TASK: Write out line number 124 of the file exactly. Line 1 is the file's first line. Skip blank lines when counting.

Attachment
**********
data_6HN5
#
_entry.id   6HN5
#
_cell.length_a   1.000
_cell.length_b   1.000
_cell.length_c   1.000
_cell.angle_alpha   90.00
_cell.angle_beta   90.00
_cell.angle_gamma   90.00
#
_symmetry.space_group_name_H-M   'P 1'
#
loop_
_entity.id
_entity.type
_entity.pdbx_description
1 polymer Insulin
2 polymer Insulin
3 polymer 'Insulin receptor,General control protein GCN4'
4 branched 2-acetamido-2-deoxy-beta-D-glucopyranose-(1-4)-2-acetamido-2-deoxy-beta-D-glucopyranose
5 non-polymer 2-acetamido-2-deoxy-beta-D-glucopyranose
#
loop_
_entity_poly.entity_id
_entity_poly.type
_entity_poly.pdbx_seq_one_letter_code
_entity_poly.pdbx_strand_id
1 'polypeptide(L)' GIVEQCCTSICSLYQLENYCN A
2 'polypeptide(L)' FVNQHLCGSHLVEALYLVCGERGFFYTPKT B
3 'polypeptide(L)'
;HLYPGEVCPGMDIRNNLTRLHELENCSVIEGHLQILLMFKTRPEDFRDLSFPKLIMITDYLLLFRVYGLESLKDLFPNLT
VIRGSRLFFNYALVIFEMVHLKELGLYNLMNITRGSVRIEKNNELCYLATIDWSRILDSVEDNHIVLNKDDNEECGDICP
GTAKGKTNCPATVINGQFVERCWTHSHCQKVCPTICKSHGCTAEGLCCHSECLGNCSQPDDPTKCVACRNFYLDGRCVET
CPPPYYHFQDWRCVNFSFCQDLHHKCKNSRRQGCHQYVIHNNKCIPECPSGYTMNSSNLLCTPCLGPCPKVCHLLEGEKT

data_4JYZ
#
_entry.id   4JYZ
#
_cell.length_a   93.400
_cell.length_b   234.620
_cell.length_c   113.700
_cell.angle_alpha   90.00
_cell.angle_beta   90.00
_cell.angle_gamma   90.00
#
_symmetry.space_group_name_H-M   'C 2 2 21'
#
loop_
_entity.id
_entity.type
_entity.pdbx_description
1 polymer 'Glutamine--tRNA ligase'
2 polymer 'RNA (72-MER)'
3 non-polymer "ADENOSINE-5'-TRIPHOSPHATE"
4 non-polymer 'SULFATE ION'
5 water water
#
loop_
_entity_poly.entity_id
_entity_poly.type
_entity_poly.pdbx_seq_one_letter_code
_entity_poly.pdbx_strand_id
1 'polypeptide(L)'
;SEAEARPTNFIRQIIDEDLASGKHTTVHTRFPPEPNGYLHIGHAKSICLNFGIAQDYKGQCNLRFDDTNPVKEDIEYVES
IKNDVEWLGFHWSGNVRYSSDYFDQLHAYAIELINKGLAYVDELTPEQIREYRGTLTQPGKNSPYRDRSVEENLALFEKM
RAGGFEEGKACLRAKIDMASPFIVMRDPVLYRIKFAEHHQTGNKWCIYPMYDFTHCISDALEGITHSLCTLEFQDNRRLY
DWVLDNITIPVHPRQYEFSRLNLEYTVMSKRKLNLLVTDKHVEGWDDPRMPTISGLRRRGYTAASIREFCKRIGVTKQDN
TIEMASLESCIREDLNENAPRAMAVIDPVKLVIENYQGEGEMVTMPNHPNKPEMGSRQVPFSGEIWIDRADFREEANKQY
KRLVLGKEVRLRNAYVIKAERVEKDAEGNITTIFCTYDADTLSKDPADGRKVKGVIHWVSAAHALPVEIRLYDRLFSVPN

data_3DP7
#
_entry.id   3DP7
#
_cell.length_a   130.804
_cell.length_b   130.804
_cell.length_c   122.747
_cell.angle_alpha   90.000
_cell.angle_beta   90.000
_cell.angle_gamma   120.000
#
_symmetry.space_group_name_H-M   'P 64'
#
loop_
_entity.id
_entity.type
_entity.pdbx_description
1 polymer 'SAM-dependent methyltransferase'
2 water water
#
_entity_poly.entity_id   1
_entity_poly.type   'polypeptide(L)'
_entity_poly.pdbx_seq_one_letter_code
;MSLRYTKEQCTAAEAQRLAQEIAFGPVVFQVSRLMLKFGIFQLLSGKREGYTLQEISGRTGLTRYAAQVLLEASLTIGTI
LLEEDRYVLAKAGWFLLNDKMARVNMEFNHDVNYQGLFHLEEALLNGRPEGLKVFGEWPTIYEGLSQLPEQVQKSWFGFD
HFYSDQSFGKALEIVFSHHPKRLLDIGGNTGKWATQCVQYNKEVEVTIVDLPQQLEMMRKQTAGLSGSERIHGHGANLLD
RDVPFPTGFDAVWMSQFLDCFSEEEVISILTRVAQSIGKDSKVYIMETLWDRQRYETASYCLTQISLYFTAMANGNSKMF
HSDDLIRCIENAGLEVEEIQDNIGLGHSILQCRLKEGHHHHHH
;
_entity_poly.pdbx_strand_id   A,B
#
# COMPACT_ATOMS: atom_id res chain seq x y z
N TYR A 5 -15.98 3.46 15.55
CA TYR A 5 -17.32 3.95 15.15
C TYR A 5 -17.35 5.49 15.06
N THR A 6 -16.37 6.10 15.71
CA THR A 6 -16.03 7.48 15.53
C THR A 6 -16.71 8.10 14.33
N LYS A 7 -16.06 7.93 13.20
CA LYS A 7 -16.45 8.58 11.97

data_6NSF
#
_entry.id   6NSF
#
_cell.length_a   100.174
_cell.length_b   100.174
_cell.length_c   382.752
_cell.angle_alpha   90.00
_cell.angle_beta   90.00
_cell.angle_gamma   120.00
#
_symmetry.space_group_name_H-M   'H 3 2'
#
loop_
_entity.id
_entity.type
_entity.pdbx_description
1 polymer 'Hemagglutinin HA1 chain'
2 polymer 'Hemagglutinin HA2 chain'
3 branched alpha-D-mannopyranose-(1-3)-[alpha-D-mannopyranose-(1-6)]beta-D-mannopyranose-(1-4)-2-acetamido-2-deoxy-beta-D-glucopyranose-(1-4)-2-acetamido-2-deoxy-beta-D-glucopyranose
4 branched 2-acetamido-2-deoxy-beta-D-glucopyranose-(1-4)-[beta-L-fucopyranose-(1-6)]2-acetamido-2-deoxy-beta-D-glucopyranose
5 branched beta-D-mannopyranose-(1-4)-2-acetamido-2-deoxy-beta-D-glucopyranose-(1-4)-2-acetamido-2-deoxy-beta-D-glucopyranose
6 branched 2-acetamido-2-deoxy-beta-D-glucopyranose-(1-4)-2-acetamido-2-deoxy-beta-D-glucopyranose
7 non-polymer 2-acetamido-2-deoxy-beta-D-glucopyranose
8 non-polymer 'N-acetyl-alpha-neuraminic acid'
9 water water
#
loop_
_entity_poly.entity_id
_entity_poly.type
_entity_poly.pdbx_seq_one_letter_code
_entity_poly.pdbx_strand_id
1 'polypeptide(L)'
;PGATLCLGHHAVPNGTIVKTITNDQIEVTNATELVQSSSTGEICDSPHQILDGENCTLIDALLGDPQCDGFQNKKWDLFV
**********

loop_